Global Sustainable Development Report Depicts Humanity at a Crossroads
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In seeking to identify specific areas for “rapid, transformational change,” the GSDR draws on existing knowledge from numerous disciplines to understand the "hyperconnected" nature of the 17 SDGs.

The report was written by 15 scientists to inform the upcoming SDG Summit, and wwill be officially presented to UN Member States during the opening session on 24 September 2019.

The six entry points for action outlined in the report are accompanied by a total of 20 calls to action by the group of independent scientists.

11 September 2019: The UN released a report written by 15 scientists to inform the upcoming SDG Summit, where Heads of State and Government will consider four years of progress towards the 2030 Agenda for Sustainable Development. The 2019 Global Sustainable Development Report brings together scientific evidence from around the world to illuminate how action taken immediately – or not taken – will determine the existence of humanity, stressing the need to become more strategic about multiplying the effects of actions.

The 141-page report titled, ‘The Future is Now: Science for Achieving Sustainable Development,’ was authored by an independent group of scientists appointed in December 2016. The scientists were supported by a task team of representatives from the UN Department of Economic and Social Affairs (DESA); the UN Educational, Scientific and Cultural Organization (UNESCO); the UN Environment Programme (UNEP); the UN Development Programme (UNDP); the UN Conference on Trade and Development (UNCTAD) and the World Bank.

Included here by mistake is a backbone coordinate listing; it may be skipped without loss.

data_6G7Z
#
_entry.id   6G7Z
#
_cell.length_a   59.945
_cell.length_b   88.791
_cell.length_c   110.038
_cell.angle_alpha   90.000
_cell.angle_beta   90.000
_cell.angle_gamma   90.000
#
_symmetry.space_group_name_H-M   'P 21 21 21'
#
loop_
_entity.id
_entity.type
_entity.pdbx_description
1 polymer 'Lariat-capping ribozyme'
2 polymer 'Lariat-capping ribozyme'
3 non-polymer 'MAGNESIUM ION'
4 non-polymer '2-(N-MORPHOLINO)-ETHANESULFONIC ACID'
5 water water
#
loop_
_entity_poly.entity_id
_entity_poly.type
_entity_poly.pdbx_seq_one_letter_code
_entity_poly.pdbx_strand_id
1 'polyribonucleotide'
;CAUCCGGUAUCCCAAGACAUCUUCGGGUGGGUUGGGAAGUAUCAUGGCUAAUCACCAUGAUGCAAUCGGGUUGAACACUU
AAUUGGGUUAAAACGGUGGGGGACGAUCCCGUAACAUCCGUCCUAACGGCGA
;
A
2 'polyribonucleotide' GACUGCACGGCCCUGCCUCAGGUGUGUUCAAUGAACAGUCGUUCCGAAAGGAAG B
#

The authors presented the GSDR to UN Secretary-General Antonio Guterres on 10 September 2019, as well as to UN General Assembly (UNGA) President Maria Fernanda Espinosa Garces. They briefed the press and publicly released the report on 11 September. It will be officially presented to UN Member States during the opening session of the SDG Summit, on 24 September 2019.

A key message of the report is that the world has become hyperconnected in the past 20 years, making the issues covered by the 17 SDGs highly interlinked. This brings both co-benefits to pursuing each Goal as well as trade-offs, as policies aimed at advancing one Goal can threaten another.

We stand at a crossroads of continuing to tick boxes or choosing a more strategic approach.

For example, some of the authors explained during the press briefing, scaling up the existing agricultural system will feed more people, provide more jobs and bring more people out of poverty. But it would also drive biodiversity loss, greenhouse gas (GHG) emissions, and water consumption, which would be incompatible with SDGs 6, 13 and 15, and the Paris Agreement on climate change. Instead, efforts should address the fact that one third of food being produced is wasted, and that current diets and food systems do not prioritize nutritional quality.

Peter Messerli, co-chair of the independent group of scientists and Director of the Center for Development and Environment (CDE), University of Bern, Switzerland, explained that, “we stand at a crossroads of continuing to tick boxes” – the SDG targets, or choosing a more systemic approach that multiplies effects.

The authors stress that sustainable development will not come about by an accidental compromise among sectors. It will only happen with actions that specifically focus on making the best use of co-benefits to accelerate broad progress, and deliberately avoid tradeoffs. The report provides guidance on “handling the winners and losers” of each change.